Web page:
Several weeks ago Sarah Wenger of OnlineNursingPrograms.com sent me the graphic below on the ubiquitousness of breast cancer and some key statistics so I could post it on my site. And I didn't do it right away.
Sure, sure. I will get to it. I've been busy. You know, the usual stuff that relates in some form to what every other person on the planet deals with. For me I had to pack two sons for college, work, write, keep all the pins in the air, keep it all together.
Sarah reminded me yesterday that I haven't posted yet. And then it struck me how incredibly stupid and selfish it is that I didn't immediately get the word out about fighting breast cancer in a fresh, accessible and new way. With this graphic. Thank you, Sarah.
Close to a quarter of a million women receive a new diagnosis of breast cancer this year-- about 631 per day if you spread it out over the year. I know what that feels like--the panic, the disbelief, the fear. What will treatment be lilke? And how will I pay for it? Will I die?
So I should know better. I should have thanked Sarah, dropped everything I was doing and post. So today I am.
I am going in two weeks for my annual exam with my radiologist, then crossing the hall and seeing my surgeon. Both of them saved my life in 2006. Last year, Dr. Joan Werber congratulated me that at five years out from the disease, I am considered cured. Immediately after the surgery in 2006, Dr. Kambiz Dowlat smiled and told me I no longer had cancer. At the end of this year, I will stop taking Femara and will nolonger be on cancer meds, after 6 full years.
No one in my family had breast cancer. You just don't know why you get it. But 93 percent of the women-- and men-- who have breast cancer will survive if it is caught early enough. Only 15 percent of the women survive after breast cancer has become invasive.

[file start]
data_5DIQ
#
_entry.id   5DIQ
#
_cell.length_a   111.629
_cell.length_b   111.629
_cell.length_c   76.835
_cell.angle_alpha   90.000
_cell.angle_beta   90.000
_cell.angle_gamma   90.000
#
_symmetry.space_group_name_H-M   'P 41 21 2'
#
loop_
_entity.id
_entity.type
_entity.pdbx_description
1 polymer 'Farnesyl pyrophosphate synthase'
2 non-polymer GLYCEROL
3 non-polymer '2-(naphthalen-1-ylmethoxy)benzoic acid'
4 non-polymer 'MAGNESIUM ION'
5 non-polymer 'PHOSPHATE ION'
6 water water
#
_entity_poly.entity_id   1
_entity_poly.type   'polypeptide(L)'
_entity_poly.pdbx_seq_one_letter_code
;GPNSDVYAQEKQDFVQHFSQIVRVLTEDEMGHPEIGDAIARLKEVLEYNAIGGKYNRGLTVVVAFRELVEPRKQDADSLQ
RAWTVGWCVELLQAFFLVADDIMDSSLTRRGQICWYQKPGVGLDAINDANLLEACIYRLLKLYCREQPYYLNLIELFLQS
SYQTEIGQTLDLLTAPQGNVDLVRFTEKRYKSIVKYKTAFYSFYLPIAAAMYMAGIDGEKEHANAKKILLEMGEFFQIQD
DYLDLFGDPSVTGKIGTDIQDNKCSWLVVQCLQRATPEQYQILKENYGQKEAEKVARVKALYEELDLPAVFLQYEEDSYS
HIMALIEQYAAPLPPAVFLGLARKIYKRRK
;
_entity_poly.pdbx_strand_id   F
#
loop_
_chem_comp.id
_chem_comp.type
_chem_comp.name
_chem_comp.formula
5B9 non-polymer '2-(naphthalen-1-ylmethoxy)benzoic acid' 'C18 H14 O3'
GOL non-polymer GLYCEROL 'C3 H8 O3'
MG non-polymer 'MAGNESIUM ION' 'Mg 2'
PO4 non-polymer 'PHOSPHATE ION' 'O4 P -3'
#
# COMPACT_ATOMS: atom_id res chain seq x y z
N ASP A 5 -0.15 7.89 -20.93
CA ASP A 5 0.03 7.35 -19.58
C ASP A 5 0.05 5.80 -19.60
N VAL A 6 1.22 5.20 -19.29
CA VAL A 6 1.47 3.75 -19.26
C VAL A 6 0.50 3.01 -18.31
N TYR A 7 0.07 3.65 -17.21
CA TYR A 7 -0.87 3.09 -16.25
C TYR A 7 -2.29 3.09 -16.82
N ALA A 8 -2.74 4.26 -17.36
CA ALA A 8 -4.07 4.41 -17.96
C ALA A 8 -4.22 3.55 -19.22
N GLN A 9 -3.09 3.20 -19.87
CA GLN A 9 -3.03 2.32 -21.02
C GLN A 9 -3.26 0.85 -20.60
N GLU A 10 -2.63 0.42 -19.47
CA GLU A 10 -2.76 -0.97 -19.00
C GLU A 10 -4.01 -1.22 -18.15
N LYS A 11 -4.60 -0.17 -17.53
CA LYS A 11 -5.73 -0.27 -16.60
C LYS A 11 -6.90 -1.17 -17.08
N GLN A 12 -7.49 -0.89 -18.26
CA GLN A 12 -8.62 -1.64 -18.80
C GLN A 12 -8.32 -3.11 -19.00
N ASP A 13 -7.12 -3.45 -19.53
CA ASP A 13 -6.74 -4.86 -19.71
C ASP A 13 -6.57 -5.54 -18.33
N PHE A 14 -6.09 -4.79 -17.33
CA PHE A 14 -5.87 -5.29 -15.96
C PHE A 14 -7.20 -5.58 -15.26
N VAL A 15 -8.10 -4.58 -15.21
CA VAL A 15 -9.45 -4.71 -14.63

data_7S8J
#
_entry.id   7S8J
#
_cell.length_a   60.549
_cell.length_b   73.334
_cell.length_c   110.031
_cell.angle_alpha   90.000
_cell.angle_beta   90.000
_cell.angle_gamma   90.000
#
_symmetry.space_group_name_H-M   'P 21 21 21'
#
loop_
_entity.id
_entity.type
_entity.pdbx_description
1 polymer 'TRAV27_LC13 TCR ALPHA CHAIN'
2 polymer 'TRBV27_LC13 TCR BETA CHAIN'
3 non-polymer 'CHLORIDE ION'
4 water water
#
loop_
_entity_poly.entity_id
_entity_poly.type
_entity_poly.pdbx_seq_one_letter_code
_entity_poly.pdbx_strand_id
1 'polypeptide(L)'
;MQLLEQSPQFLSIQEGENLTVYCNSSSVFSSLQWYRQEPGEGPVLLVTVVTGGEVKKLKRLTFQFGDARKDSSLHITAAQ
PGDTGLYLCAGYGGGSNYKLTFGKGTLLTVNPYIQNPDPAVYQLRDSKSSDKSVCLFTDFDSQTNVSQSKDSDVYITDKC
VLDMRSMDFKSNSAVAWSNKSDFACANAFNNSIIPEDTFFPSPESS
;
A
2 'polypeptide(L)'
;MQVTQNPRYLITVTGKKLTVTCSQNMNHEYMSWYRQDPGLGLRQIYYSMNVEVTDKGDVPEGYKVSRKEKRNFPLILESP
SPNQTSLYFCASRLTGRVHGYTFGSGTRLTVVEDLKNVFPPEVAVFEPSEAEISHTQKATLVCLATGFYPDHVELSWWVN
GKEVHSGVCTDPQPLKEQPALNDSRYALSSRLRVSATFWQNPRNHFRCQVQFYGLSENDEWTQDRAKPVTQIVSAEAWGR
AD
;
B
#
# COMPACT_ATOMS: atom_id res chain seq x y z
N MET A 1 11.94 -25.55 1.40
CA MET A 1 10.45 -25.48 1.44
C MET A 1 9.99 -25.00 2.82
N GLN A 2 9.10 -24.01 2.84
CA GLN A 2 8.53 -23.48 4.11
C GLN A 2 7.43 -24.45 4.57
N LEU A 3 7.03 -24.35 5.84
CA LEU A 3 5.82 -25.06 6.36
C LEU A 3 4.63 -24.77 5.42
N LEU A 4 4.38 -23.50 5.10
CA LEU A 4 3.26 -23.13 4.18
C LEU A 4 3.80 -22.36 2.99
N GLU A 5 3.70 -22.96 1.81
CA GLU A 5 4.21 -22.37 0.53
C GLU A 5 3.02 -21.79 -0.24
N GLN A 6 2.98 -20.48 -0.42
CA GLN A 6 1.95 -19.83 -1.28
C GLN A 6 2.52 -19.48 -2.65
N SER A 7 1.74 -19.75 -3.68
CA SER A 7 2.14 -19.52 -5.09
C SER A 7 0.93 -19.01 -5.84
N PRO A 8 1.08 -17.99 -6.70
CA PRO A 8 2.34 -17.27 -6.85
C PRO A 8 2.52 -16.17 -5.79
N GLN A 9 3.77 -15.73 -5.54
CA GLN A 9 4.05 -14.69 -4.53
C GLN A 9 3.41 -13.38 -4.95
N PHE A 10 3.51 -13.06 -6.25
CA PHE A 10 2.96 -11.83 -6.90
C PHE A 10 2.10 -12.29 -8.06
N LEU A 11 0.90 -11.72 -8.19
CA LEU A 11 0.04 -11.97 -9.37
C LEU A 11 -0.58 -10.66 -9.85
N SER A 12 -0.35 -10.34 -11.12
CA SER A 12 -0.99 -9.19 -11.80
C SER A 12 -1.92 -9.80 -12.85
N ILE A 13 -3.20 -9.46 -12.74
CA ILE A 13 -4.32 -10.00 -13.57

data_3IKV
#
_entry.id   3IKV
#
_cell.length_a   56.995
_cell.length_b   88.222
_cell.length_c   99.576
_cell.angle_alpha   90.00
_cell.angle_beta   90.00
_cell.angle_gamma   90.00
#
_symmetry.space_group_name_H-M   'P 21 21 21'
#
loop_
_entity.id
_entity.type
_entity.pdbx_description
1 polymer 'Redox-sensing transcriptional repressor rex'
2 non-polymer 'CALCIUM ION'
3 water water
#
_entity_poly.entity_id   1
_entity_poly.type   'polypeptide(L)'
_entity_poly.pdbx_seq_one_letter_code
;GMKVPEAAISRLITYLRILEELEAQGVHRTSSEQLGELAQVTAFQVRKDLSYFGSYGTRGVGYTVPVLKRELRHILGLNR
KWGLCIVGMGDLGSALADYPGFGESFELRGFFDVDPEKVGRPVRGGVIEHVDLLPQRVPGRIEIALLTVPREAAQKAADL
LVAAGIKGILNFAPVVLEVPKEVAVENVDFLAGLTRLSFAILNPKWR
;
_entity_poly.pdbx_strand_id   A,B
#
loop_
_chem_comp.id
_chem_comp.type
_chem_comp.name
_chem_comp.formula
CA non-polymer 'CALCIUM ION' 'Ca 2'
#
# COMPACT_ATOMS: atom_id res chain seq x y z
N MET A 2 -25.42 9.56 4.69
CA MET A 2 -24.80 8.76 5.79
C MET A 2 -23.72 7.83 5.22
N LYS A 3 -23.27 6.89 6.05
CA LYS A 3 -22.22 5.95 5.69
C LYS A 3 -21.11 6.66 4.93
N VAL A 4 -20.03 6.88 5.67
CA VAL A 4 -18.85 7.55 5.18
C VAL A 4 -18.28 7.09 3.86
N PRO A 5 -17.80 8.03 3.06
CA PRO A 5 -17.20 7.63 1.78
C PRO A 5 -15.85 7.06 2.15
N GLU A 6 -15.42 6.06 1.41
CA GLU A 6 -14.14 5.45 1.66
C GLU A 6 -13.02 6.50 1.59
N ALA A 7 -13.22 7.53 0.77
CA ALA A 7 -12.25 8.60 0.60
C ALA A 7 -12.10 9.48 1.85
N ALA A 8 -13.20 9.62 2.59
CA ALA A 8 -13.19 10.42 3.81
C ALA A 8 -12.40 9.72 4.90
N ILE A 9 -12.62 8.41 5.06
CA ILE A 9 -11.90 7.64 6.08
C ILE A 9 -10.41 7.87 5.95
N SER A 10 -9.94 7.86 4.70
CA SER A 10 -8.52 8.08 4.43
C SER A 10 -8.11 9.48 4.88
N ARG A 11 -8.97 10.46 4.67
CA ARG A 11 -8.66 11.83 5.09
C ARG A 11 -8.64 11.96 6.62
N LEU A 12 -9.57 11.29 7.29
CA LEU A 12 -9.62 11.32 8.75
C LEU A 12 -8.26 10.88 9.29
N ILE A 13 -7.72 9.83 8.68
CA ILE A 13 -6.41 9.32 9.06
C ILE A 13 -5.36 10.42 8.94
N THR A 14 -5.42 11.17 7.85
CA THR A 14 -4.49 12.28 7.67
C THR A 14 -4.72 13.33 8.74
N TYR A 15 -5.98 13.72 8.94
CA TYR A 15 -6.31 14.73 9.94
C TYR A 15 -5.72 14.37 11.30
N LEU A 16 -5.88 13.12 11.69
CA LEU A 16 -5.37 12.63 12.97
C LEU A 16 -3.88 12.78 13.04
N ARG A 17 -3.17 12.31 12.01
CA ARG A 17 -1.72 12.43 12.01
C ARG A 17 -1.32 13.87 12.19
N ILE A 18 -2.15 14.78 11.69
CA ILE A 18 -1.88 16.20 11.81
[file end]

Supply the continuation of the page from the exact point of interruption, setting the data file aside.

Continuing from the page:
Do the walks, the runs, wear the pink ribbons, buy the shirts, the jackets, the headbands, the wristbands, the flags, all of it. And tell your sisters, mom, stepmothers, mothers-in-law, sisters-in-law, cousins, nieces, lovers, friends and coworkers-- hell, even tell the women next to you on the bus-- to get a mammogram every year. Because it could save her life. As it did mine.
If she can't afford it, pay for it, and have her barter with you-- maybe babysit or clean a closet in return. If she is afraid to go-- as was the nurse I saw at my last annual exam with my internist last week-- talk her into it. Make the appointment for her. Go with her if you need to. Hold her hand in the waiting room.
Because cancer is not too busy to come into the lives of 230,480 women a year. Don't you be too busy to do what you can to help save a life. A mammogram saved my life. Tweet this graphic, post it on your Facebook page, send it to every woman you know.
As Sarah says, "Fight breast cancer before it starts." Because all of us lead lives worth saving. I have time for that.